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K-38 Notations
Qualité quand ça marche: 4.1
Consistance des Vagues: 4.4
Niveau de Difficulté: 2.6
Planche à voile et Kite Surf: 1.3
Foule a l'Eau: 2.6

Général: 3.5

Voir toutes les 18 notations

Basé sur 7 votes. Voter

Surf Report Feed

Statistiques de Houle pour K-38, Septembre: Vagues avec Vents Légers ou Favorables.

This image shows only the swells directed at K-38 that coincided with light winds or offshore conditions through a typical September and is based upon 2880 predictions, one every 3 hours. The direction of the spokes show where quality surf generating swell comes from. Five colours illustrate increasing wave sizes. Blue shows the smallest swells, less that 0.5m (1.5 feet) high. Green and yellow represent increasing swell sizes and red shows largest swells greater than >3m (>10ft). In both graphs, the area of any colour is proportional to how frequently that size swell occurs.

The diagram suggests that the dominant swell direction, shown by the largest spokes, was WSW, whereas the the most common wind blows from the NW. The chart at the bottom shows the same thing but without direction information. For example, swells larger than 1.5 feet (0.5m) coincided with good wind conditions 12% of the time, equivalent to 4 days. Open sea swells exceeding >3m (>10ft) are unlikely to happen in a normal September but 5% of the time you can expect swell in the range 1.3-2m (4-6.5ft) 5%, equivalent to (2 days). Taking into account the ratio of these swells that coincided with expected offshore winds, and given the fact that K-38 is exposed to open water swells, we calculate that clean surf can be found at K-38 about 12% of the time and that surf is messed up by onshore wind 37% of the time. This is means that we expect 15 days with waves in a typical September, of which 4 days should be clean enough to surf.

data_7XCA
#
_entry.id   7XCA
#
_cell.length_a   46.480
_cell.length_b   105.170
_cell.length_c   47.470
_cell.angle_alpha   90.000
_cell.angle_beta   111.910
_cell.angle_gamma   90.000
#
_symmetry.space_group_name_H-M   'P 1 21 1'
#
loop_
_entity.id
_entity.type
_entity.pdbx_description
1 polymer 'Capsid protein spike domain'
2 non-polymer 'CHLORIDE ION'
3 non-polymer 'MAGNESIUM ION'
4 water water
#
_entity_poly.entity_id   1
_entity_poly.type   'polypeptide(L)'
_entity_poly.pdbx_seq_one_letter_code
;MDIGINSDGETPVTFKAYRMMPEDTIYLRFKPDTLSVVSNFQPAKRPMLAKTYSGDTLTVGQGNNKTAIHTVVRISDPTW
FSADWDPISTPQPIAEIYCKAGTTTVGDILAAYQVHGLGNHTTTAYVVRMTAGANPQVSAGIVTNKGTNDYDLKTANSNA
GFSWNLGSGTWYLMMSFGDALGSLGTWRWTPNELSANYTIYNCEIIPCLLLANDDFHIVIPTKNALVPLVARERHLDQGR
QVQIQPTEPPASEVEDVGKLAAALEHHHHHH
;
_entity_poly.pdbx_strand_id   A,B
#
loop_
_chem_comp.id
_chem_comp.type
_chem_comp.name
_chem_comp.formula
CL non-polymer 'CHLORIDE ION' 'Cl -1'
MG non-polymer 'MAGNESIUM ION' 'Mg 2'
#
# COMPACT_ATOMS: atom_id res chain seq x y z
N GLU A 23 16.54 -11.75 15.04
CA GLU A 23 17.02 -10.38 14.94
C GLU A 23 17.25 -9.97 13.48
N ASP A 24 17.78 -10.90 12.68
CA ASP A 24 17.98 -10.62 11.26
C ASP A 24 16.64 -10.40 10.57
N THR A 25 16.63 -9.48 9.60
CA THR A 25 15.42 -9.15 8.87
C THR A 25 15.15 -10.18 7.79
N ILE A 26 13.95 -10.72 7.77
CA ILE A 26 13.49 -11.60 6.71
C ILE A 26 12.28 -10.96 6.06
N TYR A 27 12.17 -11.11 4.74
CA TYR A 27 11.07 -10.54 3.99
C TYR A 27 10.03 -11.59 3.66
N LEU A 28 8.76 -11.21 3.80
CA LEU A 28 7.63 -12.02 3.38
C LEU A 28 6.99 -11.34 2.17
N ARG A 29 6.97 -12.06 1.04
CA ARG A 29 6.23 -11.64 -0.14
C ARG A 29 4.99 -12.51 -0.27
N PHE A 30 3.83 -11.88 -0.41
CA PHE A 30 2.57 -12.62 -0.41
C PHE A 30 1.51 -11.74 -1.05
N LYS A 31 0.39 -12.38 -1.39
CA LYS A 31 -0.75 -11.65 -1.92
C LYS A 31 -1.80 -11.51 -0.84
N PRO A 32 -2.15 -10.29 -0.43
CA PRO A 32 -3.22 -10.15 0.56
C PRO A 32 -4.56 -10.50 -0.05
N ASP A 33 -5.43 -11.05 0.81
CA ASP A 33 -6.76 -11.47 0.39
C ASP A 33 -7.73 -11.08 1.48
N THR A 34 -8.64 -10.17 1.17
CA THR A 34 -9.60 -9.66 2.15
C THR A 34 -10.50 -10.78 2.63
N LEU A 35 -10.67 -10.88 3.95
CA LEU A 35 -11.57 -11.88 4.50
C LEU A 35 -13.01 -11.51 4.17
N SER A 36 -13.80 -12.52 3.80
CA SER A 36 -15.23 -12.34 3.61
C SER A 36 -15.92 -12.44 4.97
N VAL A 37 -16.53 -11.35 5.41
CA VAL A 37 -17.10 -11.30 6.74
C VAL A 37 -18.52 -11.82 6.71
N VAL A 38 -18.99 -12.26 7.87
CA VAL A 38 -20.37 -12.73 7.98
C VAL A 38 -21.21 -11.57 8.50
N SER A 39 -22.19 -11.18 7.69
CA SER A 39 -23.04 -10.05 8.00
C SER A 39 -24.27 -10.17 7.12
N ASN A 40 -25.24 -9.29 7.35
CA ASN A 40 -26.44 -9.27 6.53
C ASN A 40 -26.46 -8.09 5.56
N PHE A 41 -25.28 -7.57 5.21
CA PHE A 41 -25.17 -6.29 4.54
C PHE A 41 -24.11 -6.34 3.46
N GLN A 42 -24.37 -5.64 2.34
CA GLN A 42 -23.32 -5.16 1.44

IMPORTANT: Beta version feature! Swell heights are open water values from NWW3. There is no attempt to model near-shore effects. Coastal wave heights will generally be less, especially if the break does not have unobstructed exposure to the open ocean.